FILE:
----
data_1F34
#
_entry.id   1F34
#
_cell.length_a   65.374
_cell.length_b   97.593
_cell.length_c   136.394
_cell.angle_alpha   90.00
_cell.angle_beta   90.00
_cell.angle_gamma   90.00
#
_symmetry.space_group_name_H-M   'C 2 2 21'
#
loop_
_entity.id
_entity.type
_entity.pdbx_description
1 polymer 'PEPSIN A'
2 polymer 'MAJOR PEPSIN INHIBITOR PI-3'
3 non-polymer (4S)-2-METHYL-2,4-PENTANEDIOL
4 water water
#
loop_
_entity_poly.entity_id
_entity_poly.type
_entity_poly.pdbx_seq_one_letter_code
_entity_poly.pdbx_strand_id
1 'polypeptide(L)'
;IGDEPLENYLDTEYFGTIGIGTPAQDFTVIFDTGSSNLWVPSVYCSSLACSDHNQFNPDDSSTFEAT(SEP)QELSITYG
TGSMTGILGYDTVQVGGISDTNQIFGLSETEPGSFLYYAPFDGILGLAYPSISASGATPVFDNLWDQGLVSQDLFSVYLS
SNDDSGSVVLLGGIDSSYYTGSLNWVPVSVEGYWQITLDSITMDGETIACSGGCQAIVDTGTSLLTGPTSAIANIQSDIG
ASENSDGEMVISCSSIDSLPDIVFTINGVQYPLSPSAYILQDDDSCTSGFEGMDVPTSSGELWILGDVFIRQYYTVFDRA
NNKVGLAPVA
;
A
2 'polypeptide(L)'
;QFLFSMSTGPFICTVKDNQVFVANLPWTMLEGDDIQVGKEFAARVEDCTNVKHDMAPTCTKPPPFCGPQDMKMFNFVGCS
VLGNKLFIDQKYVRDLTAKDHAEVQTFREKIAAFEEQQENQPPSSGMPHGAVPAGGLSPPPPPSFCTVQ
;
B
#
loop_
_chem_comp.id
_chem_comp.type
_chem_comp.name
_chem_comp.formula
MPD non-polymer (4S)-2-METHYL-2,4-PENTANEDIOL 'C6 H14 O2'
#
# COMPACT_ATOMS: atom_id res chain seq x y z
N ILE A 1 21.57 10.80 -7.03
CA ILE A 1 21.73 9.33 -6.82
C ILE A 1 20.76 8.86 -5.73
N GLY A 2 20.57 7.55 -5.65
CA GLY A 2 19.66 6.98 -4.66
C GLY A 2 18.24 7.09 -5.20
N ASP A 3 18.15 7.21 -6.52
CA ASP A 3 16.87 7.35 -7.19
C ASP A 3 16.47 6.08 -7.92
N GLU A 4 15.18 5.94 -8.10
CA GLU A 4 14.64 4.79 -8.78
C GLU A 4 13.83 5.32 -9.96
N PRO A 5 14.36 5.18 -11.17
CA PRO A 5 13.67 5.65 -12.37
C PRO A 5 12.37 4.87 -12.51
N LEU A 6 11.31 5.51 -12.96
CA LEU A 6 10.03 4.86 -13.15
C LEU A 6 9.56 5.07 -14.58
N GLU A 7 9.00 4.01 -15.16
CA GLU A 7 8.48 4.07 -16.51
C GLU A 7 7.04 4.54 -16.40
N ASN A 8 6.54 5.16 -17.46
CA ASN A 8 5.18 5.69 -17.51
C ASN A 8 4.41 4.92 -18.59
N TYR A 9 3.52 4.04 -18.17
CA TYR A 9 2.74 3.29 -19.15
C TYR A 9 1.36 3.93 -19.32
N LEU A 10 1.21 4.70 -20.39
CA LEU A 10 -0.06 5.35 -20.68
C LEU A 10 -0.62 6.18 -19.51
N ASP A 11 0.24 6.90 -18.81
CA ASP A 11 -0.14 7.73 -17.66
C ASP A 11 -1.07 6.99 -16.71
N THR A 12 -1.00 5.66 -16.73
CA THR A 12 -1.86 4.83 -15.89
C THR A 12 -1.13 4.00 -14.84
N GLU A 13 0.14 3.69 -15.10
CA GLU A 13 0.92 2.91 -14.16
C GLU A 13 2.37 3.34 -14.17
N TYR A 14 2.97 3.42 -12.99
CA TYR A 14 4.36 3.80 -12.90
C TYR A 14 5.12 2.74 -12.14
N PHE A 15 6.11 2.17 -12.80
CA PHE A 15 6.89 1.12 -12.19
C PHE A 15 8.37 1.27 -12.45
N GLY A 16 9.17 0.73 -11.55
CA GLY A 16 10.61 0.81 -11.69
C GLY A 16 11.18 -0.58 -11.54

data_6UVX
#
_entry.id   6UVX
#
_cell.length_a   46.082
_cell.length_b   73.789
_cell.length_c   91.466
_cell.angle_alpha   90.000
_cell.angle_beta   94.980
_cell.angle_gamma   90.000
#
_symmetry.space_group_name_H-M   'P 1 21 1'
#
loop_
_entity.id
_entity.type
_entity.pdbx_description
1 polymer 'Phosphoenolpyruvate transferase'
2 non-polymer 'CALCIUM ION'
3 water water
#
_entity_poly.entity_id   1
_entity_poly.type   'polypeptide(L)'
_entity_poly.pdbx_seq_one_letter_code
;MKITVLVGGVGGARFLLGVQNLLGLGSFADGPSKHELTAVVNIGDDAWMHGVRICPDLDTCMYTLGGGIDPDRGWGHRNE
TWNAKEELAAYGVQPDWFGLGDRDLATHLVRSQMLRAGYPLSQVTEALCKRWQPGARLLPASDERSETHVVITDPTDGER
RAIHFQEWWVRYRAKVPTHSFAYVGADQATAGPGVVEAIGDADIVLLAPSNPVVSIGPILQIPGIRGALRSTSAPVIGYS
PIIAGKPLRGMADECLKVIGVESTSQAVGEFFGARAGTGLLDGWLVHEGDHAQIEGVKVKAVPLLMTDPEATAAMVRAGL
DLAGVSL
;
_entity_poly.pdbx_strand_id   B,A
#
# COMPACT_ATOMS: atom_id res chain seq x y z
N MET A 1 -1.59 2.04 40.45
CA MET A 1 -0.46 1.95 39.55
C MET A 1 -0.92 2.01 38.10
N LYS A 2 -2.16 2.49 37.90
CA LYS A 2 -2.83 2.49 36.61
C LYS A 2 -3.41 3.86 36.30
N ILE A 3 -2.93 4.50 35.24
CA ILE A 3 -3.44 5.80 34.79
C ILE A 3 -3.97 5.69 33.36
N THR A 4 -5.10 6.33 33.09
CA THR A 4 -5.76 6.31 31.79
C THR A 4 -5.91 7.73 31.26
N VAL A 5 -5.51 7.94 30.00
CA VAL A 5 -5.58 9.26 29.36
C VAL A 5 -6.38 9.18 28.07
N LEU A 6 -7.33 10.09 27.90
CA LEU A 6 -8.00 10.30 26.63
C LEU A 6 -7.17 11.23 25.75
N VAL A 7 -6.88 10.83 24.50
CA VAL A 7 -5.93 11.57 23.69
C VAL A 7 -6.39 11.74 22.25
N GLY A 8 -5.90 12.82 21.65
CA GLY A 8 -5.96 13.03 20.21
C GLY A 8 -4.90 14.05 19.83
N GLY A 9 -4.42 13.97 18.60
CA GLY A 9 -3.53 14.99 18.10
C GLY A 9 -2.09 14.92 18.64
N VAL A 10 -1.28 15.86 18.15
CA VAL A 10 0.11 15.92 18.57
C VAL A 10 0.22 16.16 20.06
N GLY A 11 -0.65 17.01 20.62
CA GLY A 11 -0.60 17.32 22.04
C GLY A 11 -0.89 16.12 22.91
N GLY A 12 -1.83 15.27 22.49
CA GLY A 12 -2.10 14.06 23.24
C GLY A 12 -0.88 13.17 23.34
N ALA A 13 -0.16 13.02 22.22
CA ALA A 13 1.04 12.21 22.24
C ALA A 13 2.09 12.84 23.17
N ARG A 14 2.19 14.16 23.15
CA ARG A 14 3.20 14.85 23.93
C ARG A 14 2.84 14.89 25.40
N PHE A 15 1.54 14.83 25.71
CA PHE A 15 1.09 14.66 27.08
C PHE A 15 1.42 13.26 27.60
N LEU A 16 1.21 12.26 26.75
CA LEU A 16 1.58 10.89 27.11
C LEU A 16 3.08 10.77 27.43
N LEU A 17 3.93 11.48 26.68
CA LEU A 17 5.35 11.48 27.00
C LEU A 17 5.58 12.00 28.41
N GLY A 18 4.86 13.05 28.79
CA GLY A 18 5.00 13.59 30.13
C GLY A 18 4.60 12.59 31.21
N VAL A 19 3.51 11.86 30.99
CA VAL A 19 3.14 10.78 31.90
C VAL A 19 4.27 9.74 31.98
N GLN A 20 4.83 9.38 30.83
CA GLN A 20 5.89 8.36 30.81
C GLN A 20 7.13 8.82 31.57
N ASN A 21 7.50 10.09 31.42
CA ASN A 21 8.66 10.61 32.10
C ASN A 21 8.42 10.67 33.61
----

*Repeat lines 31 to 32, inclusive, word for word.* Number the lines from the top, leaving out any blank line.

SNDDSGSVVLLGGIDSSYYTGSLNWVPVSVEGYWQITLDSITMDGETIACSGGCQAIVDTGTSLLTGPTSAIANIQSDIG
ASENSDGEMVISCSSIDSLPDIVFTINGVQYPLSPSAYILQDDDSCTSGFEGMDVPTSSGELWILGDVFIRQYYTVFDRA